Ex-Trump Cybersecurity Head Krebs Sees Smilarities Between Vaccine and Election Misinformation

Christopher Krebs, the former director of the Cybersecurity and Infrastructure Security Agency (CISA), compared communication about the COVID-19 vaccine to misinformation surrounding the 2020 presidential election.

Krebs joined CBS News' John Dickerson for Sunday morning's Face the Nation show. The conversation began with Krebs' take on the misinformation swarming the vaccine. Dickerson asked the former CISA director if he noticed a similarity to his fight against election misinformation.

"Absolutely," Krebs responded. "What we are seeing here is an ecosystem of information purveyors. Some of this is politically motivated. Some of it is the anti-vax community. Some of it is profiteering. And I tend to believe that there's a lot of that going on here."

.@C_C_Krebs on misinformation and a “remarkable week in terms of pronouncements”: “What we are seeing here is an ecosystem of information purveyors. Some of this is politically motivated. Some of it is the anti-vax community. Some of it is, you know, profiteering.” pic.twitter.com/x0pXsNyCpk

— Face The Nation (@FaceTheNation) July 18, 2021

Former President Donald Trump fired Krebs from his position with the Department of Homeland Security after Krebs sided against the then-president's claims of election fraud. Krebs famously called the election "the most secure in American history." He later sued Trump campaign lawyer Joe DiGenova for defamation and emotional distress after the lawyer called for his execution on Newsmax.

Krebs was also asked to note changes to the kinds of misinformation being disseminated now versus when he was with the CISA. He said he believes there are many actors involved in spreading misinformation, including foreign entities.

"There's state actors, intelligence agencies. Again, the profiteers, you have conspiracy theorists, anti-vaxxers. You have political activists as well... You tend to have an overlap of these different actors." Krebs said.

"[Russian disinformation specialists] don't actually have to do a whole lot because we've done so much here domestically to ourselves," Krebs said. "But they get the seeds of division that they then amplify, they drive more activity, and ultimately what they're looking to do is undermine our confidence in the United States of America."

Chris Krebs
The former director of the Cybersecurity and Infrastructure Security Agency, Chris Krebs spoke about misinformation regarding the election and the vaccine on Sunday. Above, Krebs spoke during a Senate Homeland Security and Governmental Affairs Committee hearing on December 16, 2020 in Washington, DC. Greg Nash-Pool/Getty Images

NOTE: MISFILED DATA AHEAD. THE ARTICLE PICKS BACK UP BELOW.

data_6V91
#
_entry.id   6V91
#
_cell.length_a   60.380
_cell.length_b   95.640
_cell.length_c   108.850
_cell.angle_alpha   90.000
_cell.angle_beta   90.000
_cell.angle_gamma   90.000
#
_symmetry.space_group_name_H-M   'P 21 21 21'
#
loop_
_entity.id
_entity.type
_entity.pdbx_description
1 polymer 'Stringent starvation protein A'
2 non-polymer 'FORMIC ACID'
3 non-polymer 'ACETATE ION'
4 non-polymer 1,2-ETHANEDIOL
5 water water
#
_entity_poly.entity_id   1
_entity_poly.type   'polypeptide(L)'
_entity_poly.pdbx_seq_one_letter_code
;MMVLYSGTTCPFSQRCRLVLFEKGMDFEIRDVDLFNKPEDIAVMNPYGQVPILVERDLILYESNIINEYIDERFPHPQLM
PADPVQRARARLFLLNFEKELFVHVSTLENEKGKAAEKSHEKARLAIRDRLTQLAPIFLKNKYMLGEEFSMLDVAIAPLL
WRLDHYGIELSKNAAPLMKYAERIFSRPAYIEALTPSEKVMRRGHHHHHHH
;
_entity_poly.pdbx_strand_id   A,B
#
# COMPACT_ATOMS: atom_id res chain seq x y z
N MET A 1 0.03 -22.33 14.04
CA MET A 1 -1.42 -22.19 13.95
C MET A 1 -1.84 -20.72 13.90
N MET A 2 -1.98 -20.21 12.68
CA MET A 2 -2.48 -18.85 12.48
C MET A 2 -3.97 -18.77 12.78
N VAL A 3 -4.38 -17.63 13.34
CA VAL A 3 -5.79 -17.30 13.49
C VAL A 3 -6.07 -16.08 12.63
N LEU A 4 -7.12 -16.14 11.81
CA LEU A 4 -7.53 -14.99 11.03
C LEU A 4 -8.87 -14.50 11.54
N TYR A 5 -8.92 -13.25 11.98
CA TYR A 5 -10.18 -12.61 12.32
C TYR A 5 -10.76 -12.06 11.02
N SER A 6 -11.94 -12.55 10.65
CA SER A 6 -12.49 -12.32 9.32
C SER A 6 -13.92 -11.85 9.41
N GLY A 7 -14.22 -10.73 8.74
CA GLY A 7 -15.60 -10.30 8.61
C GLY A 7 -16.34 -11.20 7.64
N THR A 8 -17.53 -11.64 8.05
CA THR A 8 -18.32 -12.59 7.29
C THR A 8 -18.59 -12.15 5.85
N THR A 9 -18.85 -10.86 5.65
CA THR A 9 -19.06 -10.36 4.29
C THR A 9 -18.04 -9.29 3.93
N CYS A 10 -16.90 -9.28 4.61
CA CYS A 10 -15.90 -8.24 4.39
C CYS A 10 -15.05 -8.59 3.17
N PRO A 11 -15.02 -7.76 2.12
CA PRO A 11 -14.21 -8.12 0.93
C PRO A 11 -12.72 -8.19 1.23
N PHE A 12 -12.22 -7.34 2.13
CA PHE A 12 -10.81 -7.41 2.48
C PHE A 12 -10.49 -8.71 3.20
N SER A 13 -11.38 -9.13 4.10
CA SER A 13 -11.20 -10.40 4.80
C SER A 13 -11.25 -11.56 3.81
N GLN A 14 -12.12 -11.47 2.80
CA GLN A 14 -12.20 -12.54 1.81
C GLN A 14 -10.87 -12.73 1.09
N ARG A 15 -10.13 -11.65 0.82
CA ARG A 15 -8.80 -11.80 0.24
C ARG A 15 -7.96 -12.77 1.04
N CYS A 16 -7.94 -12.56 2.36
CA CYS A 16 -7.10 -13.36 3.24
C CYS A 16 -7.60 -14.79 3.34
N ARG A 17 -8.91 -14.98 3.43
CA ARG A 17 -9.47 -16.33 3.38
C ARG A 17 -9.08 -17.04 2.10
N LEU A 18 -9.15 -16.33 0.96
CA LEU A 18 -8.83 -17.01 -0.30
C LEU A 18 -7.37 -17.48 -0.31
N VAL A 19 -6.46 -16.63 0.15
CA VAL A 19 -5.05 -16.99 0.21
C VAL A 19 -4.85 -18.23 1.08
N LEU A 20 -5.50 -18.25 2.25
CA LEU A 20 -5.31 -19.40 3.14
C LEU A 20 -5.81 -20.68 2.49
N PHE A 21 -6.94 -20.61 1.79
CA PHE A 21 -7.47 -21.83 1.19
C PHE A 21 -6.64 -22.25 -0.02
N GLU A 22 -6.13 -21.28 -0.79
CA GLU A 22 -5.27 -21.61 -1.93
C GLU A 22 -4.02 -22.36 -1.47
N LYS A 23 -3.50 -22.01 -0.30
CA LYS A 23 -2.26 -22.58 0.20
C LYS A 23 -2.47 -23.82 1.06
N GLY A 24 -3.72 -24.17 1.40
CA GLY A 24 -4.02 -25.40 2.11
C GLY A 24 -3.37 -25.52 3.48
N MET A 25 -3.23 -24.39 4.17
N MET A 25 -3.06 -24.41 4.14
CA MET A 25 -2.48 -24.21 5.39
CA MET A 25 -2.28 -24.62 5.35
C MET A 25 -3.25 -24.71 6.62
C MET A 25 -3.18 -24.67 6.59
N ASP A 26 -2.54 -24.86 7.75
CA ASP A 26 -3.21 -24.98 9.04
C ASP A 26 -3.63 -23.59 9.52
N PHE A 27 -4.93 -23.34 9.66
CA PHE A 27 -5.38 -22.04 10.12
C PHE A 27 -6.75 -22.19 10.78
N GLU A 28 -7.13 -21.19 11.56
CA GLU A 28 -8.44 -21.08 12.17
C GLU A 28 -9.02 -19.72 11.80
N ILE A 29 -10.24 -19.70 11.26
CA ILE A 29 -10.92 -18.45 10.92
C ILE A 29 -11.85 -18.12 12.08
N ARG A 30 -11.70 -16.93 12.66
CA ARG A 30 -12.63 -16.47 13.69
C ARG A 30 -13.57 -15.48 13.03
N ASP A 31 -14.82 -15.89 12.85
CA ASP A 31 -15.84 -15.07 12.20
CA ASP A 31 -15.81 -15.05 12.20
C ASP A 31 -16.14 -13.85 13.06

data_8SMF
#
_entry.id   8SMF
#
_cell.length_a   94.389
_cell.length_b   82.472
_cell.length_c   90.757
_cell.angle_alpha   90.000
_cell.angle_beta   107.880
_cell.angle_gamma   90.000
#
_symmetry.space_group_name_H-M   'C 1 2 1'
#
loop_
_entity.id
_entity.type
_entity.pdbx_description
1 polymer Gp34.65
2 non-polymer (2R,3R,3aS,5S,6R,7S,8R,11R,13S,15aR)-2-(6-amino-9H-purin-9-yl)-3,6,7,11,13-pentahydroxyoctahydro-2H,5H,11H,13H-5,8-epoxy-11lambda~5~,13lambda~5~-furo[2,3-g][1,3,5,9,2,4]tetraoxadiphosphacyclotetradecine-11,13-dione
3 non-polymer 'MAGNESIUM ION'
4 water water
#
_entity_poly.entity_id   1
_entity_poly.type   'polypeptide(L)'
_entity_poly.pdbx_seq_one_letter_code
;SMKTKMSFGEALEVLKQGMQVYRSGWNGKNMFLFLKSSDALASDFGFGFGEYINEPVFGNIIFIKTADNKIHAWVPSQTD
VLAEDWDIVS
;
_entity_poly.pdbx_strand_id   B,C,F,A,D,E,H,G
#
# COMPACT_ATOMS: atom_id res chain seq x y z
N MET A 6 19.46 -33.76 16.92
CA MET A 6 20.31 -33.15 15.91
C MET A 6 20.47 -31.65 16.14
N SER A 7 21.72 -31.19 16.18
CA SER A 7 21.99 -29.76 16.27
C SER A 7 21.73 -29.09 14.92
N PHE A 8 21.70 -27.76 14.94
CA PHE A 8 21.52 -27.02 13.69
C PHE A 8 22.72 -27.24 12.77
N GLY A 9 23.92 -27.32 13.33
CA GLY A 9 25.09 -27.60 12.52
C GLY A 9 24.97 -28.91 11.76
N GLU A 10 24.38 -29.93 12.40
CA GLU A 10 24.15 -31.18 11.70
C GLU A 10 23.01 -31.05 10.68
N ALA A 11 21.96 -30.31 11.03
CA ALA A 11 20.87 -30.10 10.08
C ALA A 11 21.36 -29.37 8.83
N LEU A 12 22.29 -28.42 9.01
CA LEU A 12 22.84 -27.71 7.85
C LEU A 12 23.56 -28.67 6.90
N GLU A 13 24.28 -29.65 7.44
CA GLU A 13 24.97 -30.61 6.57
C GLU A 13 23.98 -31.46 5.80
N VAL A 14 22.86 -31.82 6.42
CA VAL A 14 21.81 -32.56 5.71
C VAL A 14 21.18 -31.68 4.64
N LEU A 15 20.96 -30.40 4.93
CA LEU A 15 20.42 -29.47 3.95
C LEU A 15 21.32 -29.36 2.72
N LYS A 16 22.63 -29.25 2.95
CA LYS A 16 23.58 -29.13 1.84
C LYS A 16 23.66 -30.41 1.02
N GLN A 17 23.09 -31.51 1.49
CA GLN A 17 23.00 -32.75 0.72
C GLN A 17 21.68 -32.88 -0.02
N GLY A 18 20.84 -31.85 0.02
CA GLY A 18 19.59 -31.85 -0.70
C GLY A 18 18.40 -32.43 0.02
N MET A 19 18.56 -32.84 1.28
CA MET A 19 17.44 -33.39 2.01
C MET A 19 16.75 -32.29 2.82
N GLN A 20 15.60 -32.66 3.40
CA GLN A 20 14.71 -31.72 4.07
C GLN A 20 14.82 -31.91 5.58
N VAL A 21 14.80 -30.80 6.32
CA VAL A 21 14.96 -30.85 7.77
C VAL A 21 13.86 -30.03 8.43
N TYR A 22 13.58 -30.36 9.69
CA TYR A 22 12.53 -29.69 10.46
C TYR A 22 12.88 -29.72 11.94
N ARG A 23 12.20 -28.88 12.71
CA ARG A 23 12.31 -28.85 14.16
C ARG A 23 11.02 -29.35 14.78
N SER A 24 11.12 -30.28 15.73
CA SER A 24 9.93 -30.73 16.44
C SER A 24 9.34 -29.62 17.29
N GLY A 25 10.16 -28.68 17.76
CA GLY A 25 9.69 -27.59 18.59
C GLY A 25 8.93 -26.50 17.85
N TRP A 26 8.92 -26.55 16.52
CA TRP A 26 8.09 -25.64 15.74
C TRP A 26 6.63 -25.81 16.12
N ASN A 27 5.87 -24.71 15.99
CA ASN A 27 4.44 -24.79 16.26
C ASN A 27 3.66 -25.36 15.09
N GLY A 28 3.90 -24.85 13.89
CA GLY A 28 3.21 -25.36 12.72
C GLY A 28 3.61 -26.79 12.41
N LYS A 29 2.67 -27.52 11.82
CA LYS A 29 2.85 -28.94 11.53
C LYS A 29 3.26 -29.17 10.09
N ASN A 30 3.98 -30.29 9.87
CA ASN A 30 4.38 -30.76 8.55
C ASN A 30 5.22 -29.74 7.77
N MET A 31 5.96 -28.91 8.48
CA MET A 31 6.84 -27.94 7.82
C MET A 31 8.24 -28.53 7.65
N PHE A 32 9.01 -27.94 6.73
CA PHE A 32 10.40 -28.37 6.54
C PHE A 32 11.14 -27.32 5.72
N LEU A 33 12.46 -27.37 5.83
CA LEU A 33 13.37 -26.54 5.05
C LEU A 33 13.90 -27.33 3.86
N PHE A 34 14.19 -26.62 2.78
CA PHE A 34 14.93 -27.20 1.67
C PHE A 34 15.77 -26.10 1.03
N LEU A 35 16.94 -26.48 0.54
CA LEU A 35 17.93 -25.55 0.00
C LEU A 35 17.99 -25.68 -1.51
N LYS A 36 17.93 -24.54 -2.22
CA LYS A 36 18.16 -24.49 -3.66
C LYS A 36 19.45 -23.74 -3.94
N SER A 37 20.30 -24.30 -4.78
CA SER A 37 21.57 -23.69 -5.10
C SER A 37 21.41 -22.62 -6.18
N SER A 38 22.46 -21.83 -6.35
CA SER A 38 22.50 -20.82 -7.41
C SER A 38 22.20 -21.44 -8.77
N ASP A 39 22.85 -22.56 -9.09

Krebs again drew similarities between the vaccine and the election by mentioning Facebook's role in spreading both helpful and harmful communication. He said the Biden administration and Facebook can both be right in their recent blame-shifting regarding COVID-19 misinformation.

"Facebook and other social media platforms can provide helpful information on the facts behind the vaccine. And the same thing happened in the elections last year. They had a banner and a trust page. But at the same time, there are those that can use those platforms for their own benefits to continue to push disinformation," Krebs said.

President Joe Biden said on Friday that a total of 12 accounts are responsible for a majority of the vaccine misinformation on Facebook and the platform was "killing people." Facebook retorted in a blog post by saying 85 percent of its users were vaccinated or plan to be, and the administration was "looking for scapegoats for missing their vaccine goals."

The "Dirty Dozen," as Krebs called the accounts, have contributed to the misinformation about the vaccine, but the issue goes beyond that. Even though many of the 12 have been de-platformed, the misinformation has become part of the rhetoric around the vaccine, he said.

"[Vaccine misinformation] is now so pervasive that it exists just naturally within the ecosystem on Facebook and elsewhere," Krebs said.

Krebs called for Facebook to be more transparent with their algorithm so that security experts and consumers can hold misinformation-spreading users accountable.

"Unfortunately, fear sells and those clicks drive more engagement," Krebs told Dickerson.

Newsweek reached out to Facebook for comment.